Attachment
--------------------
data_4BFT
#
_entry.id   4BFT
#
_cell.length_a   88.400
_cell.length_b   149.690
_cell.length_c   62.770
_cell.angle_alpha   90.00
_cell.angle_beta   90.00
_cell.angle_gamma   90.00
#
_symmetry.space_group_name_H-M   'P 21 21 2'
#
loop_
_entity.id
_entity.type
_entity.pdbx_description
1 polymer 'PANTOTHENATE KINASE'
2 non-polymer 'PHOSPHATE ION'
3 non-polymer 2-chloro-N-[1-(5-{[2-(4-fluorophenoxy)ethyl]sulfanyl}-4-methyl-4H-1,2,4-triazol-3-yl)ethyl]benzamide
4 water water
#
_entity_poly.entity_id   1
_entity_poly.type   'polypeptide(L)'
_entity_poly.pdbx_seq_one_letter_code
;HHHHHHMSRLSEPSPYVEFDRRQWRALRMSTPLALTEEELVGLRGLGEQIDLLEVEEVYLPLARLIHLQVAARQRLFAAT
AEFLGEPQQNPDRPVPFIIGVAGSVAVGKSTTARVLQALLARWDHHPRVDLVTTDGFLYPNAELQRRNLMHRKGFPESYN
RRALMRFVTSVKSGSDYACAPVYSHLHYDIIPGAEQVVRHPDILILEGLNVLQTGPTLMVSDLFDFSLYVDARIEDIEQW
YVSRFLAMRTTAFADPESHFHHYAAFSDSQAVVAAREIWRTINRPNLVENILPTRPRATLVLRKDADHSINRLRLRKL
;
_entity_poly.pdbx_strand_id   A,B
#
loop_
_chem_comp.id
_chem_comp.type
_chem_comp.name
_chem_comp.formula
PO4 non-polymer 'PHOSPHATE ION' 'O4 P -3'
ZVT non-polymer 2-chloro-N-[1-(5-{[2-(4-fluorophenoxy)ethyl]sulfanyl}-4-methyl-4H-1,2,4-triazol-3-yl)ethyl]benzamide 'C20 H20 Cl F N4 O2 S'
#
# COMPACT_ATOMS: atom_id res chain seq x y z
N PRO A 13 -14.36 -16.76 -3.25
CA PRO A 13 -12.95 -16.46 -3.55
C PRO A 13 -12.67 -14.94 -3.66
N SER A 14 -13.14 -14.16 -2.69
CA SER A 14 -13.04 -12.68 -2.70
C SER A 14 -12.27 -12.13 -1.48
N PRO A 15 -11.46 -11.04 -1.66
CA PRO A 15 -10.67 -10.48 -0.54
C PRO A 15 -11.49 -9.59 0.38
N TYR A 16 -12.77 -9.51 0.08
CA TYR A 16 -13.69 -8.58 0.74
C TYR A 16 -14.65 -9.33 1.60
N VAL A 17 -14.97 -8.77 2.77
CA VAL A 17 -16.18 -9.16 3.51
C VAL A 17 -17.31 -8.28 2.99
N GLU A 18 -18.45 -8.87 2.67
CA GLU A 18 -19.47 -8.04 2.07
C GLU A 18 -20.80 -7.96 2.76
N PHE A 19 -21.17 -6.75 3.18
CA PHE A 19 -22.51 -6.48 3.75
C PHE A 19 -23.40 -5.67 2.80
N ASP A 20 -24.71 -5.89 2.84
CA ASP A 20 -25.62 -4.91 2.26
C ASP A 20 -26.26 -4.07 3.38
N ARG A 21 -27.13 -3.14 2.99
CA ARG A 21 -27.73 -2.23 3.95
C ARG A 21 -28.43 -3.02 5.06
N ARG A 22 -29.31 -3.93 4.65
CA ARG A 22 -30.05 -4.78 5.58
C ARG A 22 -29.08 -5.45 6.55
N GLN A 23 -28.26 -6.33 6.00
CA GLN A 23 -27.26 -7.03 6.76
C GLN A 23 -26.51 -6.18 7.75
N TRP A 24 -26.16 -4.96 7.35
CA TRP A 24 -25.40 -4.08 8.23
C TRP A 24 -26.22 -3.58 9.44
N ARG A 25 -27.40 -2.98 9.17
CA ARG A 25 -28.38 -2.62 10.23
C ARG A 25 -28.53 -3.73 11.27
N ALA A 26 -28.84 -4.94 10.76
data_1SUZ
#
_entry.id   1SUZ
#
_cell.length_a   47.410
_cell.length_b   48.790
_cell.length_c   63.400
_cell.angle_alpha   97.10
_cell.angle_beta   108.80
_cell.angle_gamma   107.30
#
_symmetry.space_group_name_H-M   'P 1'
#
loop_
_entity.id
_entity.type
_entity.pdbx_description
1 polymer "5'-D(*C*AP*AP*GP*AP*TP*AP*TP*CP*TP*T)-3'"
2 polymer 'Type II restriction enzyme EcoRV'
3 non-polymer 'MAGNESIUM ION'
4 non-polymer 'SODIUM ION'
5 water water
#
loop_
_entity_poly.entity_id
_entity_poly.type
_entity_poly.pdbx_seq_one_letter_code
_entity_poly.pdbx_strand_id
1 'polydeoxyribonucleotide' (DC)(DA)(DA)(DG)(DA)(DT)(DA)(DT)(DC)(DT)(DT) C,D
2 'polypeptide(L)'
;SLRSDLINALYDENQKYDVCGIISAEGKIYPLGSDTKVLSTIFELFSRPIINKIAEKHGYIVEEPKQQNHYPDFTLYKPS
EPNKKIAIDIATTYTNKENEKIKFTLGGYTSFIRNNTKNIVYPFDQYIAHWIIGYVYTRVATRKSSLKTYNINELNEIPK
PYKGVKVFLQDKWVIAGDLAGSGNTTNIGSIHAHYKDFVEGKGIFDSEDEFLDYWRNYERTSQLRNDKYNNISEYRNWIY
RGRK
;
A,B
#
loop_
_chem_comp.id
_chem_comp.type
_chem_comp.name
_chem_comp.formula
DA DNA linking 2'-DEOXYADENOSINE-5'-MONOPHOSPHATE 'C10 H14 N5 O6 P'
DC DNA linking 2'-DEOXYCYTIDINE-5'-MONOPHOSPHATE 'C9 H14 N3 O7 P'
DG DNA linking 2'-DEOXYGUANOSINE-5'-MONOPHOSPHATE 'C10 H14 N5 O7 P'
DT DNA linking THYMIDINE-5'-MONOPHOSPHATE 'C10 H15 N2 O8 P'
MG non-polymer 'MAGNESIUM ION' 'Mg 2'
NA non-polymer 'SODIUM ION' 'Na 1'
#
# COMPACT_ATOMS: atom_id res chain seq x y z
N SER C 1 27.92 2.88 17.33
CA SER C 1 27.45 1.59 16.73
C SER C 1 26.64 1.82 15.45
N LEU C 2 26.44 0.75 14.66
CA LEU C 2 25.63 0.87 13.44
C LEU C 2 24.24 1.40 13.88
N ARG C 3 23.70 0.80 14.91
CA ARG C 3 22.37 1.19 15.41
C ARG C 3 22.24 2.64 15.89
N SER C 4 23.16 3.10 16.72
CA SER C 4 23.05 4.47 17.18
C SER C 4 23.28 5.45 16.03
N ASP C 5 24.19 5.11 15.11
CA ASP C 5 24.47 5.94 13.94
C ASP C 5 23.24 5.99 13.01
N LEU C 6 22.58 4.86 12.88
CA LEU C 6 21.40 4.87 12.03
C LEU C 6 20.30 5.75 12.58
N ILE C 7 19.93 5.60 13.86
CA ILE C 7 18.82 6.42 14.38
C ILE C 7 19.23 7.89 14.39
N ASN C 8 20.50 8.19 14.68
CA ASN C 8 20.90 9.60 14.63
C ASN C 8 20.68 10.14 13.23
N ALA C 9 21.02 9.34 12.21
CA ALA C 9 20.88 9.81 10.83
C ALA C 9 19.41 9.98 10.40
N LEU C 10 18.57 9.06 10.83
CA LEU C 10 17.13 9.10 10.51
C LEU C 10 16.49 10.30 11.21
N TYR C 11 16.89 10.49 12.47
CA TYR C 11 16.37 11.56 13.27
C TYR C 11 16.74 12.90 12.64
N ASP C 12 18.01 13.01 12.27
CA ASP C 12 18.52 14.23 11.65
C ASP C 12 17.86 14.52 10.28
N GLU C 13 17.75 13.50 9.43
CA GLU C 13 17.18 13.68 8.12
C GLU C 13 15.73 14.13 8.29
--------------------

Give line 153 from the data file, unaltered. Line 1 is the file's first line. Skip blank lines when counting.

N ASN C 8 20.50 8.19 14.68